Discipling with a mother’s touch
1 Thessalonians 2:1-9
1 For you yourselves know, brethren, that our coming to you was not in vain, 2 but after we had already suffered and been mistreated in Philippi, as you know, we had the boldness in our God to speak to you the gospel of God amid much opposition. 3 For our exhortation does not come from error or impurity or by way of deceit;
4 but just as we have been approved by God to be entrusted with the gospel, so we speak, not as pleasing men, but God who examines our hearts. 5 For we never came with flattering speech, as you know, nor with a pretext for greed–God is witness– 6 nor did we seek glory from men, either from you or from others, even though as apostles of Christ we might have asserted our authority. 7 But we proved to be gentle among you, as a nursing mother tenderly cares for her own children. 8 Having so fond an affection for you, we were well-pleased to impart to you not only the gospel of God but also our own lives, because you had become very dear to us. 9 For you recall, brethren, our labor and hardship, how working night and day so as not to be a burden to any of you, we proclaimed to you the gospel of God.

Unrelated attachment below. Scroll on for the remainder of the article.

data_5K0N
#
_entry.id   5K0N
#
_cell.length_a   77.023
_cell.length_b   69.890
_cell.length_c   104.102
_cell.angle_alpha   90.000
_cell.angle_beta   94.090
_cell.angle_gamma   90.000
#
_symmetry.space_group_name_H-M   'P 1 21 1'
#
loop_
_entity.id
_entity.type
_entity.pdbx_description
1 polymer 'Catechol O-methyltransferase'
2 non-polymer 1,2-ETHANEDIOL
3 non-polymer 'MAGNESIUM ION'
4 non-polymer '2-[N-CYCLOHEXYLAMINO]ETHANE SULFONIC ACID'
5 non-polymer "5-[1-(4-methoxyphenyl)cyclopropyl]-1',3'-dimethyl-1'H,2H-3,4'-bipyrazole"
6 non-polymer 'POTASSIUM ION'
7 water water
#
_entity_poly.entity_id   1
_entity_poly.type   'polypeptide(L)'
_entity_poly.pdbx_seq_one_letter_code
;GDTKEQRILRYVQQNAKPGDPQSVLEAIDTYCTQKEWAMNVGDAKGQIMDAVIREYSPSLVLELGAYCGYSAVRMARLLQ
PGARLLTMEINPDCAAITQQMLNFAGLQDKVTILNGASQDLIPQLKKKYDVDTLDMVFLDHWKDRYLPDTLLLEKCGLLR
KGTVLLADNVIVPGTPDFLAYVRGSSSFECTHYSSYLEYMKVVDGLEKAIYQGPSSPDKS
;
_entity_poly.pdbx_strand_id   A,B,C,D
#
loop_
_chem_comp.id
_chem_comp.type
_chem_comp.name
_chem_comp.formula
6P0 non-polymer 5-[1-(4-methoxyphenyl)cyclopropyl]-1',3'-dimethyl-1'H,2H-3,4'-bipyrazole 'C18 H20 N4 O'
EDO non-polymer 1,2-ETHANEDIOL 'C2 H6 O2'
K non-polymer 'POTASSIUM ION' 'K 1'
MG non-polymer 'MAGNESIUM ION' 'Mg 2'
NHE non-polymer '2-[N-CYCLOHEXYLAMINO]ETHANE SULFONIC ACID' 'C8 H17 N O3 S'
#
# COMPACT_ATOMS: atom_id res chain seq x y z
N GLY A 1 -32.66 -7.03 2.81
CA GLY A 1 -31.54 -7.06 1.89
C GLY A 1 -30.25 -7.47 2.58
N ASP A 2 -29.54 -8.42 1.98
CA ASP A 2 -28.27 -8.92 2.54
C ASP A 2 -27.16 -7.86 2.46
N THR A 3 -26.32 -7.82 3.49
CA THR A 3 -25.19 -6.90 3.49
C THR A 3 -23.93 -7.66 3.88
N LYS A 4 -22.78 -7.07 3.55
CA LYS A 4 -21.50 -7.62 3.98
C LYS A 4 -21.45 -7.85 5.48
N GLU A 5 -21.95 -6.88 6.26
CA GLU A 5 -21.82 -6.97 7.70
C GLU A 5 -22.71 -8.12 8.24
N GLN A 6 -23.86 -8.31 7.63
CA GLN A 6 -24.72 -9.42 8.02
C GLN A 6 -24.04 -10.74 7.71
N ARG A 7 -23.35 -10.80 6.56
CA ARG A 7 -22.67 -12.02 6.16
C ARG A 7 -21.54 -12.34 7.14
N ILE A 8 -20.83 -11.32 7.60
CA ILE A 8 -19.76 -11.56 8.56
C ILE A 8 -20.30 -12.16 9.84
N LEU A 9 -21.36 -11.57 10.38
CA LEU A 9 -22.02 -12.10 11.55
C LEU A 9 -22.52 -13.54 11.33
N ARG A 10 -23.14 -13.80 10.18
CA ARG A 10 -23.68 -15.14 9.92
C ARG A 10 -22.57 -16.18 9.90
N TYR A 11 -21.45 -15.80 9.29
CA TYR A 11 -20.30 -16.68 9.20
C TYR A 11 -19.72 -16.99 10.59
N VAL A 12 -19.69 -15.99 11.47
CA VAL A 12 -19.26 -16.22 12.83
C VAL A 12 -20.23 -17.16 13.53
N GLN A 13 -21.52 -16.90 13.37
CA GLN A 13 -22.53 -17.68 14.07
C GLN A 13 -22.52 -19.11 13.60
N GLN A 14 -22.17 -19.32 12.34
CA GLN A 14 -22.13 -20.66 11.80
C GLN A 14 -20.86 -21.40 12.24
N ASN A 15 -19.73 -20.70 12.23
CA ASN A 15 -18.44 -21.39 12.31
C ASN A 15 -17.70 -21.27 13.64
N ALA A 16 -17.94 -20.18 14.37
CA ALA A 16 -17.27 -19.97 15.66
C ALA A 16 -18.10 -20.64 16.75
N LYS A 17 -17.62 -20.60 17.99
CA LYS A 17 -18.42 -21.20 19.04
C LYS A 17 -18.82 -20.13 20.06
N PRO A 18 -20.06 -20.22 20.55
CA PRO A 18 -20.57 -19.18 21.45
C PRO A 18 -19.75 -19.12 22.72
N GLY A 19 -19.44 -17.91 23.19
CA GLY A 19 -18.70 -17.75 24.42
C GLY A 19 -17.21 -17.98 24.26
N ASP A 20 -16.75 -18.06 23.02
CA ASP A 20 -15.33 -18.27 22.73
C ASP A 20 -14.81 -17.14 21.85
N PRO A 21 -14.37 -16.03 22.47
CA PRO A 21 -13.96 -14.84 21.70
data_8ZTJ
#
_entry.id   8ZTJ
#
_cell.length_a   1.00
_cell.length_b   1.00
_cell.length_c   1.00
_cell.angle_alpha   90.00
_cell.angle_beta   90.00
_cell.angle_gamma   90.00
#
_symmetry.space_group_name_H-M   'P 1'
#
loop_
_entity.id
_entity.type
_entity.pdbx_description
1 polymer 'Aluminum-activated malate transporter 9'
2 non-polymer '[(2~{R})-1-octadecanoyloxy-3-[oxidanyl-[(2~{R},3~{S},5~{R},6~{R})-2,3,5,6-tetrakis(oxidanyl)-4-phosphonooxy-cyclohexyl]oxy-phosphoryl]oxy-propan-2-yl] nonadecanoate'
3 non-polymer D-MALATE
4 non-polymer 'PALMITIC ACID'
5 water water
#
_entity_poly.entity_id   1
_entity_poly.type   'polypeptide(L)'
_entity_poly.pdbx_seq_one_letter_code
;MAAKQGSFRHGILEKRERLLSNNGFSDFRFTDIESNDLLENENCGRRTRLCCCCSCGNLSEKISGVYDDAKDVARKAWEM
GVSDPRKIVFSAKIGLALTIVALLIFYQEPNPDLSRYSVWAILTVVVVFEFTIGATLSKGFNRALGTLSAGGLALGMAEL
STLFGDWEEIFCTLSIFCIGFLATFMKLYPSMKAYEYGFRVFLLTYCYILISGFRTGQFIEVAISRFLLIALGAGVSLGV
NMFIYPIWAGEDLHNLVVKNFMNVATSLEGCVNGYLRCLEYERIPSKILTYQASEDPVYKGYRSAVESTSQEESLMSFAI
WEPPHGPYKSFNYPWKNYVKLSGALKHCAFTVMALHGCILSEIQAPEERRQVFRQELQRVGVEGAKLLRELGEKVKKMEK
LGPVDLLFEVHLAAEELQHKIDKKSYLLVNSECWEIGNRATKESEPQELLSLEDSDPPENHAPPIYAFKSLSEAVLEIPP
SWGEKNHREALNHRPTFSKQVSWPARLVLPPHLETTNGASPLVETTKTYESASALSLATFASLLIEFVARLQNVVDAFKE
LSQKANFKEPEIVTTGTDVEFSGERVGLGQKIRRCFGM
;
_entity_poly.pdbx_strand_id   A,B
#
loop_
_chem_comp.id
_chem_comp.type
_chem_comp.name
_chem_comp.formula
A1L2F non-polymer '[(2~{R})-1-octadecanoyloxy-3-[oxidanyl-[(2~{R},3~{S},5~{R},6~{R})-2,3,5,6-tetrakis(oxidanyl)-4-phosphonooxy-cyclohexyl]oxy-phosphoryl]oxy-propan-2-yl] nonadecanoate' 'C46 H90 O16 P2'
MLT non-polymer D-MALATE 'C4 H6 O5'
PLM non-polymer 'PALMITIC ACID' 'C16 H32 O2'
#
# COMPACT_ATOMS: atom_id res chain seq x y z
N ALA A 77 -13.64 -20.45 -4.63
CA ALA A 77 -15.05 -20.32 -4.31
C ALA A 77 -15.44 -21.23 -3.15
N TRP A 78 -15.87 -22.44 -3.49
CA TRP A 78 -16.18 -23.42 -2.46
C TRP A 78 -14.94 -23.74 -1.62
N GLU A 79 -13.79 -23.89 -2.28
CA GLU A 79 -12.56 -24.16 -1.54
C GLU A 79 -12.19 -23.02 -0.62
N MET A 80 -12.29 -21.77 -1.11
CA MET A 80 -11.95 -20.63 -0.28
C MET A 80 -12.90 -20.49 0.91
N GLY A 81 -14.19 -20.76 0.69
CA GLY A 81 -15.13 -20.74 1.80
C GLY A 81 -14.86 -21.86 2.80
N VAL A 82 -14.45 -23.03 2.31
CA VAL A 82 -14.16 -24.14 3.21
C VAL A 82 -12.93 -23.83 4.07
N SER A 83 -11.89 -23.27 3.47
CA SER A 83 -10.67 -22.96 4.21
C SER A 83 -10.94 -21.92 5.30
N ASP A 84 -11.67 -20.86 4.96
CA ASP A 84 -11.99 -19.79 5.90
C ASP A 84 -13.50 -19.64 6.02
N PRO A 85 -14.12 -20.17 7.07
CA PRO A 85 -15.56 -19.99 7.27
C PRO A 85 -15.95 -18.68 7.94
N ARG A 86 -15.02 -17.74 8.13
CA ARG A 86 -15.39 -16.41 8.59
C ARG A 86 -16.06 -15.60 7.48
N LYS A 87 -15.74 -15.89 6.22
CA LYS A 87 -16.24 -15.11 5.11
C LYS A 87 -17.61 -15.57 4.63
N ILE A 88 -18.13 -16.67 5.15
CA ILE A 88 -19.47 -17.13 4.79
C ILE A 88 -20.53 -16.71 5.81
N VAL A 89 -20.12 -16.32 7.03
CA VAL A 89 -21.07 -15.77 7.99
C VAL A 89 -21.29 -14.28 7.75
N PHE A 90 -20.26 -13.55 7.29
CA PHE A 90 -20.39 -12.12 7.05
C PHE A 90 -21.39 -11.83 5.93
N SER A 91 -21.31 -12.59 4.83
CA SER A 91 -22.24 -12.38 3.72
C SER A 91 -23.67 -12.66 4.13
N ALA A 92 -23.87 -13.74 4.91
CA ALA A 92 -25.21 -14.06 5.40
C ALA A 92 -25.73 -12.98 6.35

One of the foundational objectives of all Christians is to make disciples. Jesus commanded that we all take on this responsibility, and so we must ask ourselves what we are doing to make disciples of all nations every day. But the Bible also gives us examples and instructions on how to disciple. Today we look at one of the passages where the apostle Paul describes his discipling ministry. In this passage, Paul told the Thessalonians that his missionary team discipled them with a mother’s touch. Let’s examine what he said more closely.
A mother boldly loves her children despite the pain and hardship her investment costs her (1-2).
- My mother often said, “When they are small, they step on your toes, when they grow bigger, they step on your heart.” She knew that raising kids is hard work, and it is often painful and costly.